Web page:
Source: Global Times Published: 2018-12-10
Chinese consumers seem to have kicked off a boycott of Canadian goods with the popular Canada Goose brand hit first. If Canada keeps detaining a senior Huawei executive in a complicit move to woo the US, the repudiation of Canadian goods will expand, experts and consumers told the Global Times on Monday.
Toronto-based Canada Goose Holdings Inc, known for its parkas and winter wear, saw its shares plunge by 8.44 percent and 6.64 percent on a daily basis on New York Stock Exchange last Thursday and Friday, respectively, after the Huawei arrest case. The declines offset the increase posted in a month, according to media reports.
Hong Kong-listed Bosideng saw shares up 0.7 percent at Monday's opening, up 14 percent since last Monday, hitting the record high in five years, chnfind.com reported on Monday.
"Business activities will not directly reflect changes in politics and the economy, but they are certainly affected by these two aspects," said Liu Ying, a research fellow at Renmin University of China's Chongyang Institute for Financial Studies.
"Canada, as a sovereign state, should not have followed the wrong step of the US by illegally arresting Meng Wanzhou, the aim of which is to wage a war in the high-technology sector by containing China. It is a completely inappropriate approach to competition," Liu told the Global Times on Monday.
Meng, CFO of China's Huawei Technologies, was arrested in Vancouver on December 1 and faces extradition to the US after she was accused on Friday of breaking US sanctions on Iran, the BBC reported on Saturday.
In Beijing, Chinese Vice Foreign Minister Le Yucheng summoned Canada's Ambassador to China John McCallum on Saturday to make solemn representations, saying Canada will face grave consequences and be held accountable if the country does not immediately release Meng.
Canada has gone too far in the Huawei case and chosen to be bound with the US. On the other hand, it wants the Chinese market, which is expected to become the largest consumption market this year, Liu noted.
The prospects in the Huawei CFO's arrest case remain murky, adding uncertainty to one of the most iconic Canadian brands' future growth in China.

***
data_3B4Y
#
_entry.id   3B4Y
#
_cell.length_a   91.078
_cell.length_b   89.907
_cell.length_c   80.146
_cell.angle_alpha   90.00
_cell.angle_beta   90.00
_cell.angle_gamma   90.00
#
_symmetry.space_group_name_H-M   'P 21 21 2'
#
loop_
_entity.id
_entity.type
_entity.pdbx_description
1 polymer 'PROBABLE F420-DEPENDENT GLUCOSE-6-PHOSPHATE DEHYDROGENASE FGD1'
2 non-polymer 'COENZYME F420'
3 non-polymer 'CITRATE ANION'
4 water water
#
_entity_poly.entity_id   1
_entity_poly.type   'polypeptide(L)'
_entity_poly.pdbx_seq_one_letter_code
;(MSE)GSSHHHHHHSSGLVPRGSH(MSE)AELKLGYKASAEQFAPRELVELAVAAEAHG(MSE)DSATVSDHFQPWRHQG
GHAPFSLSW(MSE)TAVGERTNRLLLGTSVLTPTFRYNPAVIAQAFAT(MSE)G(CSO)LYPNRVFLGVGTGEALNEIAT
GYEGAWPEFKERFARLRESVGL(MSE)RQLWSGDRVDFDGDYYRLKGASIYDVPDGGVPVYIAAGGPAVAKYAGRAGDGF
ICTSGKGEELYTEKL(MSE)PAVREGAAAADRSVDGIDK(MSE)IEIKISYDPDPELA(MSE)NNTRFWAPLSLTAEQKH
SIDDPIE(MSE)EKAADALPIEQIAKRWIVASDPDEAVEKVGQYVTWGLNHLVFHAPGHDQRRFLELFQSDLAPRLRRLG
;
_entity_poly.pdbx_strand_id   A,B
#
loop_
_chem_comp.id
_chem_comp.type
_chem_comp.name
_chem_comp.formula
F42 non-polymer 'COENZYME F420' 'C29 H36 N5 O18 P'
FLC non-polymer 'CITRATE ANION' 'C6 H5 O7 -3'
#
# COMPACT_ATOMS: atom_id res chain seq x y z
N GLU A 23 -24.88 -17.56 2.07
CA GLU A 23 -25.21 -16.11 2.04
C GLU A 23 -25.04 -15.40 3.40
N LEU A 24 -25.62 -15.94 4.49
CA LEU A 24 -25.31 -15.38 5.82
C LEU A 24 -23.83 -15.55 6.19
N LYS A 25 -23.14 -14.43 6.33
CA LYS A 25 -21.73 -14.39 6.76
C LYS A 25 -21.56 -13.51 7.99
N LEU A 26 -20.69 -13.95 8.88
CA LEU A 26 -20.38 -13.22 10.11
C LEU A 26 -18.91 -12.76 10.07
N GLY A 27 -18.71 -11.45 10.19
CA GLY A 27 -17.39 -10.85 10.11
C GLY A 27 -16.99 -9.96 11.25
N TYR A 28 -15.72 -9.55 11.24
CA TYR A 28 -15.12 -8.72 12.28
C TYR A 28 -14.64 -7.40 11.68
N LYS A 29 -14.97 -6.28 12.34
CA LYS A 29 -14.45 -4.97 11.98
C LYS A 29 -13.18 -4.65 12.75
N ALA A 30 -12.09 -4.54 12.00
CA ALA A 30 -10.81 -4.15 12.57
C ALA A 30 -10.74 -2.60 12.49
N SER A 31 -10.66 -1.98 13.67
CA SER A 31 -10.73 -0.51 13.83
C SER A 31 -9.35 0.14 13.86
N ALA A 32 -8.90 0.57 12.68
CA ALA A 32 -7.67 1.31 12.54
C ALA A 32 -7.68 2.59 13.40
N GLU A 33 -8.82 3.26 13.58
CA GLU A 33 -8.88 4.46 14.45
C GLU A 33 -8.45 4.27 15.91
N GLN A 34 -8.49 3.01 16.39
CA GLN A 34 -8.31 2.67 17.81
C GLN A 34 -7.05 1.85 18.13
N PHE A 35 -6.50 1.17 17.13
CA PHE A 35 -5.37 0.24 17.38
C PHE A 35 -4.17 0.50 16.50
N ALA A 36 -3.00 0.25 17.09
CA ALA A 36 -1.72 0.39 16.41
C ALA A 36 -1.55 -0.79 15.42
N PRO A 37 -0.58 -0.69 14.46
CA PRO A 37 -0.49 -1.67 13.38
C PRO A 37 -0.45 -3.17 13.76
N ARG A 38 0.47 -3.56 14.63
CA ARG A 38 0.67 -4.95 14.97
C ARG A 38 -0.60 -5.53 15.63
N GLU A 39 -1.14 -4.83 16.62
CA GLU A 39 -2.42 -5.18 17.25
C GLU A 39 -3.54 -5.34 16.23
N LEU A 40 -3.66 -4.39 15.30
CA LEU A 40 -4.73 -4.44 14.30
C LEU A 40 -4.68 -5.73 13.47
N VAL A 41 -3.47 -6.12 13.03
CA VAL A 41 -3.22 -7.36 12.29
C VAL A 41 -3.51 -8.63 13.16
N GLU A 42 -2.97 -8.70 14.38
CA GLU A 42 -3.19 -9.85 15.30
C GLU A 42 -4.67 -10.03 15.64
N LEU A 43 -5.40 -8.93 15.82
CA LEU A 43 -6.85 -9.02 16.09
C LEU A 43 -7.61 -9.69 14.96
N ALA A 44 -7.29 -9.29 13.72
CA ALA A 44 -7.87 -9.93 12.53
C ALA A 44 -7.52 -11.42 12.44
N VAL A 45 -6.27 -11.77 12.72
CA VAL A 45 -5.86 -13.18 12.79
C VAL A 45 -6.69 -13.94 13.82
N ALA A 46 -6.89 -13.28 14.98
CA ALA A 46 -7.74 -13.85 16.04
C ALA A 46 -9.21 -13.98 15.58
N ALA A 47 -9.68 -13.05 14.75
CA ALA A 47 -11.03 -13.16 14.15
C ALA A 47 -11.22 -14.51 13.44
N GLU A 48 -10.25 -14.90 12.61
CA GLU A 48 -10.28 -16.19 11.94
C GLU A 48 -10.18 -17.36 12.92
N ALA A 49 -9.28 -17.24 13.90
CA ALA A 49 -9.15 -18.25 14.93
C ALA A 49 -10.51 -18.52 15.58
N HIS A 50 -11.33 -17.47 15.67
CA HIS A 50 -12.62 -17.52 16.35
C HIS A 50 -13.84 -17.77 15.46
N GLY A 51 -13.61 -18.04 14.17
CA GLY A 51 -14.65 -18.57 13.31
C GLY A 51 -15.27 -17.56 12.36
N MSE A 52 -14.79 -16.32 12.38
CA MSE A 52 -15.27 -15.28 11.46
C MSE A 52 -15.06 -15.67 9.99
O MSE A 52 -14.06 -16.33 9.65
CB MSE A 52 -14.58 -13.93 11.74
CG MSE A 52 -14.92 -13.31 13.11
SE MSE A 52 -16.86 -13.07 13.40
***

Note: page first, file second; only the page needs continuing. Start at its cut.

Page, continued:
Zeng Mingyue, a research fellow at the Luxury China Institute of the University of International Business and Economics in Beijing, said luxury brands, embedded with high added-value and representing their original countries' cultural backgrounds, are very likely to be targeted when political or cultural friction emerges and escalates.
Canada Goose has been expanding its direct-to-consumer sales in China this year with the urgent need to beat prevalent knock-offs and broaden its footprint in competition with French fashion brand Moncler.
The retailer also announced plans to open brick-and-mortar stores in Beijing and Hong Kong this year. The Beijing outlet, located in Sanlitun, is under construction and was scheduled to open on Saturday, according to an ad at the site.
A Chongqing-based female surnamed Huang told the Global Times on Monday that she had been intending to buy a Canada Goose parka before Meng was arrested.
"I have been watching closely toward progress of the Huawei case. I feel very anxious about the Canadian side arresting the Huawei CFO out of groundless reason," Huang noted.
"So far, I have not seen any sincere and cooperative attitude from the Canadian side. If the case is not dealt properly, I will definitely not buy the Canada Goose jacket and turn to other similar products," she added.
A Beijing-based white-collar worker surnamed Pan told the Global Times on Monday she bought a Canada Goose item before the arrest.
"If my purchase plan had been after that, I would certainly have given it a second thought. Actually, I have considered Bosideng, especially its joint-designed ones with international designers," Pan said.
"The incident is going to cause some collateral damage to Canada Goose's sales and marketing in China," Amy Zhang, founder of Chinese fashion account Buyerkey, told the Global Times on Monday.
"Domestic down brands like Bosideng has been rising in recent years in terms of design and quality. Even without any boycott toward those foreign brands, domestic ones are still growing robustly," Zhang added.
Liu Ying is a senior research fellow at Chongyang Institute for Financial Studies at Renmin University of China.